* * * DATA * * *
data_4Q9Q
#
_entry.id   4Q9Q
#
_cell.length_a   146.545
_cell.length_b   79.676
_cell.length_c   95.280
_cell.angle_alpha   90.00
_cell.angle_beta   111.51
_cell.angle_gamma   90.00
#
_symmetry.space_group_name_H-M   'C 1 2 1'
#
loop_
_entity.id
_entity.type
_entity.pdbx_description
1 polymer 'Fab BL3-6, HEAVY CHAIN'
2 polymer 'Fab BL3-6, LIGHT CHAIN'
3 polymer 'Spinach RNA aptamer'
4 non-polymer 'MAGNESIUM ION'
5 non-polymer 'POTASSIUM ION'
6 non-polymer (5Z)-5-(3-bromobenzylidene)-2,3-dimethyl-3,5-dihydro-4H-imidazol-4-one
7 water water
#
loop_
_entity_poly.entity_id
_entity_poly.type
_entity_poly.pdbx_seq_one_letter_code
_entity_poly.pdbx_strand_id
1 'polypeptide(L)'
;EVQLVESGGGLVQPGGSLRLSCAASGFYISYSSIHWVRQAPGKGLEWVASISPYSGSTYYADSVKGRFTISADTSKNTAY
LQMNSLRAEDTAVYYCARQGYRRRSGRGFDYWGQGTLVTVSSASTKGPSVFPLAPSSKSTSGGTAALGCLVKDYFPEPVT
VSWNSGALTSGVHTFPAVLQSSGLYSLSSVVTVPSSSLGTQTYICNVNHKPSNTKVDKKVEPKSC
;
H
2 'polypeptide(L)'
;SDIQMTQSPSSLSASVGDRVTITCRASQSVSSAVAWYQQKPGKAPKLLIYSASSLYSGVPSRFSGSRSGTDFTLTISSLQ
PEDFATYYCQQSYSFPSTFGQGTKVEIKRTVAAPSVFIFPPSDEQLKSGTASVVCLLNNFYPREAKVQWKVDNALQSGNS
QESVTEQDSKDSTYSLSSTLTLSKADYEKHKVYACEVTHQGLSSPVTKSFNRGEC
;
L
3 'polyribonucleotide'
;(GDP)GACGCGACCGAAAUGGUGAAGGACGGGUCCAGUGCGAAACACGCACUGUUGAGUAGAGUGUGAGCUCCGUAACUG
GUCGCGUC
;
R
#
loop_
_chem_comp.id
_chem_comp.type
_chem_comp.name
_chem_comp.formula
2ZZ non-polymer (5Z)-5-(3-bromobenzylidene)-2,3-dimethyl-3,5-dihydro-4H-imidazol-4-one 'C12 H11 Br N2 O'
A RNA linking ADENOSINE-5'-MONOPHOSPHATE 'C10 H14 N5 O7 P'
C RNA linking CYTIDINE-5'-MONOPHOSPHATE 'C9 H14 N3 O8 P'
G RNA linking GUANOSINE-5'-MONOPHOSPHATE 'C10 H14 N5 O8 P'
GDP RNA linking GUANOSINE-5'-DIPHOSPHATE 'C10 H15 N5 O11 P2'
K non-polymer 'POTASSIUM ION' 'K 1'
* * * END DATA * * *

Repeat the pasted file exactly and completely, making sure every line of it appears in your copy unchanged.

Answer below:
data_4Q9Q
#
_entry.id   4Q9Q
#
_cell.length_a   146.545
_cell.length_b   79.676
_cell.length_c   95.280
_cell.angle_alpha   90.00
_cell.angle_beta   111.51
_cell.angle_gamma   90.00
#
_symmetry.space_group_name_H-M   'C 1 2 1'
#
loop_
_entity.id
_entity.type
_entity.pdbx_description
1 polymer 'Fab BL3-6, HEAVY CHAIN'
2 polymer 'Fab BL3-6, LIGHT CHAIN'
3 polymer 'Spinach RNA aptamer'
4 non-polymer 'MAGNESIUM ION'
5 non-polymer 'POTASSIUM ION'
6 non-polymer (5Z)-5-(3-bromobenzylidene)-2,3-dimethyl-3,5-dihydro-4H-imidazol-4-one
7 water water
#
loop_
_entity_poly.entity_id
_entity_poly.type
_entity_poly.pdbx_seq_one_letter_code
_entity_poly.pdbx_strand_id
1 'polypeptide(L)'
;EVQLVESGGGLVQPGGSLRLSCAASGFYISYSSIHWVRQAPGKGLEWVASISPYSGSTYYADSVKGRFTISADTSKNTAY
LQMNSLRAEDTAVYYCARQGYRRRSGRGFDYWGQGTLVTVSSASTKGPSVFPLAPSSKSTSGGTAALGCLVKDYFPEPVT
VSWNSGALTSGVHTFPAVLQSSGLYSLSSVVTVPSSSLGTQTYICNVNHKPSNTKVDKKVEPKSC
;
H
2 'polypeptide(L)'
;SDIQMTQSPSSLSASVGDRVTITCRASQSVSSAVAWYQQKPGKAPKLLIYSASSLYSGVPSRFSGSRSGTDFTLTISSLQ
PEDFATYYCQQSYSFPSTFGQGTKVEIKRTVAAPSVFIFPPSDEQLKSGTASVVCLLNNFYPREAKVQWKVDNALQSGNS
QESVTEQDSKDSTYSLSSTLTLSKADYEKHKVYACEVTHQGLSSPVTKSFNRGEC
;
L
3 'polyribonucleotide'
;(GDP)GACGCGACCGAAAUGGUGAAGGACGGGUCCAGUGCGAAACACGCACUGUUGAGUAGAGUGUGAGCUCCGUAACUG
GUCGCGUC
;
R
#
loop_
_chem_comp.id
_chem_comp.type
_chem_comp.name
_chem_comp.formula
2ZZ non-polymer (5Z)-5-(3-bromobenzylidene)-2,3-dimethyl-3,5-dihydro-4H-imidazol-4-one 'C12 H11 Br N2 O'
A RNA linking ADENOSINE-5'-MONOPHOSPHATE 'C10 H14 N5 O7 P'
C RNA linking CYTIDINE-5'-MONOPHOSPHATE 'C9 H14 N3 O8 P'
G RNA linking GUANOSINE-5'-MONOPHOSPHATE 'C10 H14 N5 O8 P'
GDP RNA linking GUANOSINE-5'-DIPHOSPHATE 'C10 H15 N5 O11 P2'
K non-polymer 'POTASSIUM ION' 'K 1'